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World J Gastroenterol. 2012 Aug 21;18(31):4145-9. doi: 10.3748/wjg.v18.i31.4145.

A comparison of survival and pathologic features of non-alcoholic steatohepatitis and hepatitis C virus patients with hepatocellular carcinoma.

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Multi-Organ Transplant Program, Department of Surgery, London Health Sciences Centre, Ontario N6A 5A5, Canada.



To compare the clinical outcome and pathologic features of non-alcoholic steatohepatitis (NASH) patients with hepatocellular carcinoma (HCC) and hepatitic C virus (HCV) patients with HCC (another group in which HCC is commonly seen) undergoing liver transplantation.


Patients transplanted for HCV and NASH at our institution from January 2000 to April 2011 were analyzed. All explanted liver histology and pre-transplant liver biopsies were examined by two specialist liver histopathologists. Patient demographics, disease free survival, explant liver characteristics and HCC features (tumour number, cumulative tumour size, vascular invasion and differentiation) were compared between HCV and NASH liver transplant recipients.


A total of 102 patients with NASH and 283 patients with HCV were transplanted. The incidence of HCC in NASH transplant recipients was 16.7% (17/102). The incidence of HCC in HCV transplant recipients was 22.6% (64/283). Patients with NASH-HCC were statistically older than HCV-HCC patients (P < 0.001). A significantly higher proportion of HCV-HCC patients had vascular invasion (23.4% vs 6.4%, P = 0.002) and poorly differentiated HCC (4.7% vs 0%, P < 0.001) compared to the NASH-HCC group. A trend of poorer recurrence free survival at 5 years was seen in HCV-HCC patients compared to NASH-HCC who underwent a Liver transplantation (P = 0.11).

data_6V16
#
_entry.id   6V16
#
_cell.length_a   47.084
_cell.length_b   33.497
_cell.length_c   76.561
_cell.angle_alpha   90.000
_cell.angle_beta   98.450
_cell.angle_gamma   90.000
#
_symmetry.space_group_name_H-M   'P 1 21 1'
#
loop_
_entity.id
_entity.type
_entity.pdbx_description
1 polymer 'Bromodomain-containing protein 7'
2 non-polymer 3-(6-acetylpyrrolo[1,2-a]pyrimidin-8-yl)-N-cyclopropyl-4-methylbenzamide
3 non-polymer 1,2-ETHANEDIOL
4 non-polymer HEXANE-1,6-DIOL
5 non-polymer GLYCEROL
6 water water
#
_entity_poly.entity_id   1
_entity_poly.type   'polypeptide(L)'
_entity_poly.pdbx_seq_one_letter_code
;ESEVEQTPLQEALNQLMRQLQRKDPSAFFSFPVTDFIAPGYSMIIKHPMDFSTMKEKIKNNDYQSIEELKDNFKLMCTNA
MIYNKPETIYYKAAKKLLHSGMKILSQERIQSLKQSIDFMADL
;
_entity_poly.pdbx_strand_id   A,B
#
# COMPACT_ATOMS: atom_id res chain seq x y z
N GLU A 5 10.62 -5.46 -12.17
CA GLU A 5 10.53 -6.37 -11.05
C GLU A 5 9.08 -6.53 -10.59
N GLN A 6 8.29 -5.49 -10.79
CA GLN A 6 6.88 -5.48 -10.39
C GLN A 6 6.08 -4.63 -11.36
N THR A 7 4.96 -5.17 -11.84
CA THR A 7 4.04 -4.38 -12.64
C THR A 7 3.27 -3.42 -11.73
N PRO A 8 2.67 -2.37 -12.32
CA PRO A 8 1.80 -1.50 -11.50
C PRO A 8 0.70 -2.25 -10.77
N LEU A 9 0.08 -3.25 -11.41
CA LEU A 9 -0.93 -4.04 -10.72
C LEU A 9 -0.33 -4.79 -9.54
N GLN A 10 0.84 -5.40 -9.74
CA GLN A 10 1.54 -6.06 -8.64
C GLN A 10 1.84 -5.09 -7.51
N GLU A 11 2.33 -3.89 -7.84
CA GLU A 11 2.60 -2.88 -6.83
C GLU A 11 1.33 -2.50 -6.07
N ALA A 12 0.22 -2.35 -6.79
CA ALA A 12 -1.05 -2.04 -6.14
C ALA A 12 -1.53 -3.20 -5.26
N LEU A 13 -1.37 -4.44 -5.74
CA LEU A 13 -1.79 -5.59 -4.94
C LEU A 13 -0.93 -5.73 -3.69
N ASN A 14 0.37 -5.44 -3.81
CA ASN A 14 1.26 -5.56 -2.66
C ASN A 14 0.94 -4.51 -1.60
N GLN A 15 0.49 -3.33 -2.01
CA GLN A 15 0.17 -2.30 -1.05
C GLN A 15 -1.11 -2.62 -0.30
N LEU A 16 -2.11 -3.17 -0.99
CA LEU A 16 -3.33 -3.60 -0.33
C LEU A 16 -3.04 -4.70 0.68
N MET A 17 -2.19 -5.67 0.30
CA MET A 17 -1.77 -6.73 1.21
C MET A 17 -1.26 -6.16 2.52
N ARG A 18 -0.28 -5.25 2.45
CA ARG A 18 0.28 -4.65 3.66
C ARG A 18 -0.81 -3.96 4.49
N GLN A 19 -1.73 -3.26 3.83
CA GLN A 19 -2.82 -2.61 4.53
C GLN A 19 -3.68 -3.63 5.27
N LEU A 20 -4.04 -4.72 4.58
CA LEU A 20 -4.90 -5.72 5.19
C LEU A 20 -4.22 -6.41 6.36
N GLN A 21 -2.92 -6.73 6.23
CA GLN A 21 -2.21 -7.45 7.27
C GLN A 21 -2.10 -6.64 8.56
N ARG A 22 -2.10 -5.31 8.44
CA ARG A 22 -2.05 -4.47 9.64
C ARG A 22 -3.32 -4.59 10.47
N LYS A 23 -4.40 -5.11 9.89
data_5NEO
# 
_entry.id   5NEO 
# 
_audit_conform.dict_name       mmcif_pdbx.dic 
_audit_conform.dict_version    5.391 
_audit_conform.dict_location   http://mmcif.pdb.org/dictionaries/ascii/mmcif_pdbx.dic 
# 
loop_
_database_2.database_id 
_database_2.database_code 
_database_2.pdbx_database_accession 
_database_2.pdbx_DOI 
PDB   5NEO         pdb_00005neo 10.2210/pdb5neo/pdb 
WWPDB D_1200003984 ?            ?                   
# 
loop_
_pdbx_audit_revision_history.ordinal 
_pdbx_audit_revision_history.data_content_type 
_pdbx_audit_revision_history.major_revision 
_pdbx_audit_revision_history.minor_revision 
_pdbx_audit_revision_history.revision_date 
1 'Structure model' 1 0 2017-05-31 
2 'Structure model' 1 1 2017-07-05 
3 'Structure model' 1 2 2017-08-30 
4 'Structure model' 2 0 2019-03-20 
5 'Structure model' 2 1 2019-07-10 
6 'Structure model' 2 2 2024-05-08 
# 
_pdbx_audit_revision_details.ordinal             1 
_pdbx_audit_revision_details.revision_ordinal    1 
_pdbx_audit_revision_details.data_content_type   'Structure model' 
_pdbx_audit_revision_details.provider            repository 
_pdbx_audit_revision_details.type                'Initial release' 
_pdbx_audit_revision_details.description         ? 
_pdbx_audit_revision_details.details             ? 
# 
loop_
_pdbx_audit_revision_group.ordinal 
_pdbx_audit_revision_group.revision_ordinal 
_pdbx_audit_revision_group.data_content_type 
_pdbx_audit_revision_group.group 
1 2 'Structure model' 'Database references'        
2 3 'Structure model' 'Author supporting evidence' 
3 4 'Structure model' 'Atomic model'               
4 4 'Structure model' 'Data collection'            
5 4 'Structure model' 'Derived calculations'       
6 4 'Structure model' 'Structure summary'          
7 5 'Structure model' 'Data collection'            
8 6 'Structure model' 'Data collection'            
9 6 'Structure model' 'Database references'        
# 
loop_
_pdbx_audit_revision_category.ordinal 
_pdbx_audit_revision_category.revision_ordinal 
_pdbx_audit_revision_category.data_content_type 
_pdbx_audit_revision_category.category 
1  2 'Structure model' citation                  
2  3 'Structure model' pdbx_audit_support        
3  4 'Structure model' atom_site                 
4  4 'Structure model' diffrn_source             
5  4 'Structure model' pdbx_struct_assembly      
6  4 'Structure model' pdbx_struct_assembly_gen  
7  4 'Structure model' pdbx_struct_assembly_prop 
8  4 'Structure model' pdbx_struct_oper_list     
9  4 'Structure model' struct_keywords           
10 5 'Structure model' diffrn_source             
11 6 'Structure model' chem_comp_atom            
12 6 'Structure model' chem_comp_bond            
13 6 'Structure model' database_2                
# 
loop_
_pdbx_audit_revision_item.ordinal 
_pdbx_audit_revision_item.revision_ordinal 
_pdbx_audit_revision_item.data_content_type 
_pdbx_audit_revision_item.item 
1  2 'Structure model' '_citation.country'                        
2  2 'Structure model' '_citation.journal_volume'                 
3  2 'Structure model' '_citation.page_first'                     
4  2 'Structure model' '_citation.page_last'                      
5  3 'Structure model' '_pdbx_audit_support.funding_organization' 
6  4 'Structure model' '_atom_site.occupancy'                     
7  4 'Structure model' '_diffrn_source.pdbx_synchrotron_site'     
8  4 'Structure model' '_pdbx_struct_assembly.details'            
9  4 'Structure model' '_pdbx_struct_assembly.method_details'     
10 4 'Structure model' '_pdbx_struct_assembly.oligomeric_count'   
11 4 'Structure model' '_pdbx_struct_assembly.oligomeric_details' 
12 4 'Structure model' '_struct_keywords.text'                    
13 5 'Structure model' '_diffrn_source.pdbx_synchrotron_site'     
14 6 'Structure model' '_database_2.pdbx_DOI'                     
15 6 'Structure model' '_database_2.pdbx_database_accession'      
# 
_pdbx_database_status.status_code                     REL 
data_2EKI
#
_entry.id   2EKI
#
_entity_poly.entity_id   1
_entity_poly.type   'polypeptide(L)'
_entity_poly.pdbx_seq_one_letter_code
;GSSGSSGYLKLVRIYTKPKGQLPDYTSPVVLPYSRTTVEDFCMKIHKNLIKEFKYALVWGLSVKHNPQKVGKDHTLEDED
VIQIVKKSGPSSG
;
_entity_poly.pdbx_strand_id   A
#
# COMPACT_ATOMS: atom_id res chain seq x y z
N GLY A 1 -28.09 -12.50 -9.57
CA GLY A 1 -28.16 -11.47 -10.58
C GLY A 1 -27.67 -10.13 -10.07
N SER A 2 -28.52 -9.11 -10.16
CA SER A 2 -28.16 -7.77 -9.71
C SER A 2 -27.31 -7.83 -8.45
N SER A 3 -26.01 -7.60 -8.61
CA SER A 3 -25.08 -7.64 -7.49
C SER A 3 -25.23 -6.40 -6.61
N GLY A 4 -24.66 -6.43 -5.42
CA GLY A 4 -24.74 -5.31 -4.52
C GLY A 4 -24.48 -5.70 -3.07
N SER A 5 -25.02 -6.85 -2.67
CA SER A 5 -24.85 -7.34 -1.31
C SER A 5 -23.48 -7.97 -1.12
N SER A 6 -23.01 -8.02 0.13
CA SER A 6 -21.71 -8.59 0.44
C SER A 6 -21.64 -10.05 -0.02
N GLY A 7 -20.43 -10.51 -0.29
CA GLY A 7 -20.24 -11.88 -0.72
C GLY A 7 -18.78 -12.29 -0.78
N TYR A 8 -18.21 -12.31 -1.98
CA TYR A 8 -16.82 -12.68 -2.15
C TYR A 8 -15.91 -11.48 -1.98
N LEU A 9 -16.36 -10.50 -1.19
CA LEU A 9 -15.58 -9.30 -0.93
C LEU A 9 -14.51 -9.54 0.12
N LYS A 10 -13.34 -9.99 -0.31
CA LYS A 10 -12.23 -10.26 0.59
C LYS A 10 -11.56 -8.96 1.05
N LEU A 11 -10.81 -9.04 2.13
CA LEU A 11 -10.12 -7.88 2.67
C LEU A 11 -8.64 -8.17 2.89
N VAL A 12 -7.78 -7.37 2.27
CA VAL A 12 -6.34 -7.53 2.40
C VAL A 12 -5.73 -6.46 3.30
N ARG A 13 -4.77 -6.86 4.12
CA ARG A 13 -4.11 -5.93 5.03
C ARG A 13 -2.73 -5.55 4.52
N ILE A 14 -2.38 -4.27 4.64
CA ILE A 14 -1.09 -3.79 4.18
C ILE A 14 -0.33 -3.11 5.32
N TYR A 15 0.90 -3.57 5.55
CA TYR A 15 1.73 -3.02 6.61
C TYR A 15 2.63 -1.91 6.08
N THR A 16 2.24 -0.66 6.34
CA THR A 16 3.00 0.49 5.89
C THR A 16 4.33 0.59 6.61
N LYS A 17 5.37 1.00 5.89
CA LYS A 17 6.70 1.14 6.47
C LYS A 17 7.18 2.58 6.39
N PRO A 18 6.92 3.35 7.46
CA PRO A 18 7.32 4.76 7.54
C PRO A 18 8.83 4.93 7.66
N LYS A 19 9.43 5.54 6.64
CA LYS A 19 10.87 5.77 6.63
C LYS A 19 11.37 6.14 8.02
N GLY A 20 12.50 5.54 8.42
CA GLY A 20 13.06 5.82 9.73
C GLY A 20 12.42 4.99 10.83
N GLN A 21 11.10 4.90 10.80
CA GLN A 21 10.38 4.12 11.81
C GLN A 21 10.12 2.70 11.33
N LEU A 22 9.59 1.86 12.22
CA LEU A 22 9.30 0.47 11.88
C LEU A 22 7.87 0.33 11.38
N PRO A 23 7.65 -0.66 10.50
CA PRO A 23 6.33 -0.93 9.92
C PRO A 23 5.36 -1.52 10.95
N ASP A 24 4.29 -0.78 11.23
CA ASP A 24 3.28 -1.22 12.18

Patients transplanted for NASH-HCC appear to have less aggressive tumour features compared to those with HCV-HCC, which likely in part accounts for their improved recurrence free survival.


Comparison; Hepatitis C virus; Hepatocellular carcinoma; Liver transplant; Non-alcoholic steatohepatitis; Poorly differentiated; Recurrence; Survival; Vascular invasion

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